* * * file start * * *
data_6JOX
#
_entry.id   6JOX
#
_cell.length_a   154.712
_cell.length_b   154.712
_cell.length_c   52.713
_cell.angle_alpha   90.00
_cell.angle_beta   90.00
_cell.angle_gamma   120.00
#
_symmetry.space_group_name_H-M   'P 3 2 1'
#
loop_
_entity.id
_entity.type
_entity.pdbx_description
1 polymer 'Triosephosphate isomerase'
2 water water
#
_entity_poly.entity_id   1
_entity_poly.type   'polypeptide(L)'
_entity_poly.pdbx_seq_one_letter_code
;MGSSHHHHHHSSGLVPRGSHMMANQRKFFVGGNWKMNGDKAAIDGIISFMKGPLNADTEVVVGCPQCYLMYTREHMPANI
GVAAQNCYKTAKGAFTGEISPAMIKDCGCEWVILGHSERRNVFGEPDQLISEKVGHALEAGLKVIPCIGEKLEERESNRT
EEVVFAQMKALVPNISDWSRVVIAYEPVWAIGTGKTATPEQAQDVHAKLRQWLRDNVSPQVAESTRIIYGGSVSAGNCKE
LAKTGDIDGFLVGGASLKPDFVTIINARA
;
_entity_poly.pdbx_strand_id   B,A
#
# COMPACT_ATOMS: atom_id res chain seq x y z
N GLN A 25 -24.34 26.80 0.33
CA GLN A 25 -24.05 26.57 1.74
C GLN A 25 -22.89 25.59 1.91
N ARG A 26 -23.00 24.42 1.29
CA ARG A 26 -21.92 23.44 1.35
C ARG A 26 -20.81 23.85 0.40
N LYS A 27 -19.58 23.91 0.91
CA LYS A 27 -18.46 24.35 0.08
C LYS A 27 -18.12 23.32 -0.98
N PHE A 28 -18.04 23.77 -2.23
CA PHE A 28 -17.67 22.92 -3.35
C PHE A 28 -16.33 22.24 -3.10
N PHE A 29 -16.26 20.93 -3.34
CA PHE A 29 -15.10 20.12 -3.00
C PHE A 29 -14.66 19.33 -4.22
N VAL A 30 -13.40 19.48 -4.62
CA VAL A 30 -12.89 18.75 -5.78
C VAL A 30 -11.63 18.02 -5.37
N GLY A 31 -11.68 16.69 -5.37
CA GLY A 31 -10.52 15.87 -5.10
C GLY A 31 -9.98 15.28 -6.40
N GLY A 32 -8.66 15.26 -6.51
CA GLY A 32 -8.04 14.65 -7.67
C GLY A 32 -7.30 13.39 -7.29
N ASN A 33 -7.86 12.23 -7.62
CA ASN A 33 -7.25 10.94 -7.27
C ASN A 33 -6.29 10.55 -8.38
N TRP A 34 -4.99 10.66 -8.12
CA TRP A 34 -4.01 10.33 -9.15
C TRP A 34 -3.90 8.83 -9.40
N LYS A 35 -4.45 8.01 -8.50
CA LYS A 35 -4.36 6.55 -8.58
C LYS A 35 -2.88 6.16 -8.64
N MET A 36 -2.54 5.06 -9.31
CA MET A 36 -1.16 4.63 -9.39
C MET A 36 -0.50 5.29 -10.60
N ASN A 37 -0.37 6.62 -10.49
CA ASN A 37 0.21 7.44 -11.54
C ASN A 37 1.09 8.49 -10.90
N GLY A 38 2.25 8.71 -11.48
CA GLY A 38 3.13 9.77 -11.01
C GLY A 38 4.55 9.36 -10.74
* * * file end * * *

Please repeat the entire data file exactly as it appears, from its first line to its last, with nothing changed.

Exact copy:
data_6JOX
#
_entry.id   6JOX
#
_cell.length_a   154.712
_cell.length_b   154.712
_cell.length_c   52.713
_cell.angle_alpha   90.00
_cell.angle_beta   90.00
_cell.angle_gamma   120.00
#
_symmetry.space_group_name_H-M   'P 3 2 1'
#
loop_
_entity.id
_entity.type
_entity.pdbx_description
1 polymer 'Triosephosphate isomerase'
2 water water
#
_entity_poly.entity_id   1
_entity_poly.type   'polypeptide(L)'
_entity_poly.pdbx_seq_one_letter_code
;MGSSHHHHHHSSGLVPRGSHMMANQRKFFVGGNWKMNGDKAAIDGIISFMKGPLNADTEVVVGCPQCYLMYTREHMPANI
GVAAQNCYKTAKGAFTGEISPAMIKDCGCEWVILGHSERRNVFGEPDQLISEKVGHALEAGLKVIPCIGEKLEERESNRT
EEVVFAQMKALVPNISDWSRVVIAYEPVWAIGTGKTATPEQAQDVHAKLRQWLRDNVSPQVAESTRIIYGGSVSAGNCKE
LAKTGDIDGFLVGGASLKPDFVTIINARA
;
_entity_poly.pdbx_strand_id   B,A
#
# COMPACT_ATOMS: atom_id res chain seq x y z
N GLN A 25 -24.34 26.80 0.33
CA GLN A 25 -24.05 26.57 1.74
C GLN A 25 -22.89 25.59 1.91
N ARG A 26 -23.00 24.42 1.29
CA ARG A 26 -21.92 23.44 1.35
C ARG A 26 -20.81 23.85 0.40
N LYS A 27 -19.58 23.91 0.91
CA LYS A 27 -18.46 24.35 0.08
C LYS A 27 -18.12 23.32 -0.98
N PHE A 28 -18.04 23.77 -2.23
CA PHE A 28 -17.67 22.92 -3.35
C PHE A 28 -16.33 22.24 -3.10
N PHE A 29 -16.26 20.93 -3.34
CA PHE A 29 -15.10 20.12 -3.00
C PHE A 29 -14.66 19.33 -4.22
N VAL A 30 -13.40 19.48 -4.62
CA VAL A 30 -12.89 18.75 -5.78
C VAL A 30 -11.63 18.02 -5.37
N GLY A 31 -11.68 16.69 -5.37
CA GLY A 31 -10.52 15.87 -5.10
C GLY A 31 -9.98 15.28 -6.40
N GLY A 32 -8.66 15.26 -6.51
CA GLY A 32 -8.04 14.65 -7.67
C GLY A 32 -7.30 13.39 -7.29
N ASN A 33 -7.86 12.23 -7.62
CA ASN A 33 -7.25 10.94 -7.27
C ASN A 33 -6.29 10.55 -8.38
N TRP A 34 -4.99 10.66 -8.12
CA TRP A 34 -4.01 10.33 -9.15
C TRP A 34 -3.90 8.83 -9.40
N LYS A 35 -4.45 8.01 -8.50
CA LYS A 35 -4.36 6.55 -8.58
C LYS A 35 -2.88 6.16 -8.64
N MET A 36 -2.54 5.06 -9.31
CA MET A 36 -1.16 4.63 -9.39
C MET A 36 -0.50 5.29 -10.60
N ASN A 37 -0.37 6.62 -10.49
CA ASN A 37 0.21 7.44 -11.54
C ASN A 37 1.09 8.49 -10.90
N GLY A 38 2.25 8.71 -11.48
CA GLY A 38 3.13 9.77 -11.01
C GLY A 38 4.55 9.36 -10.74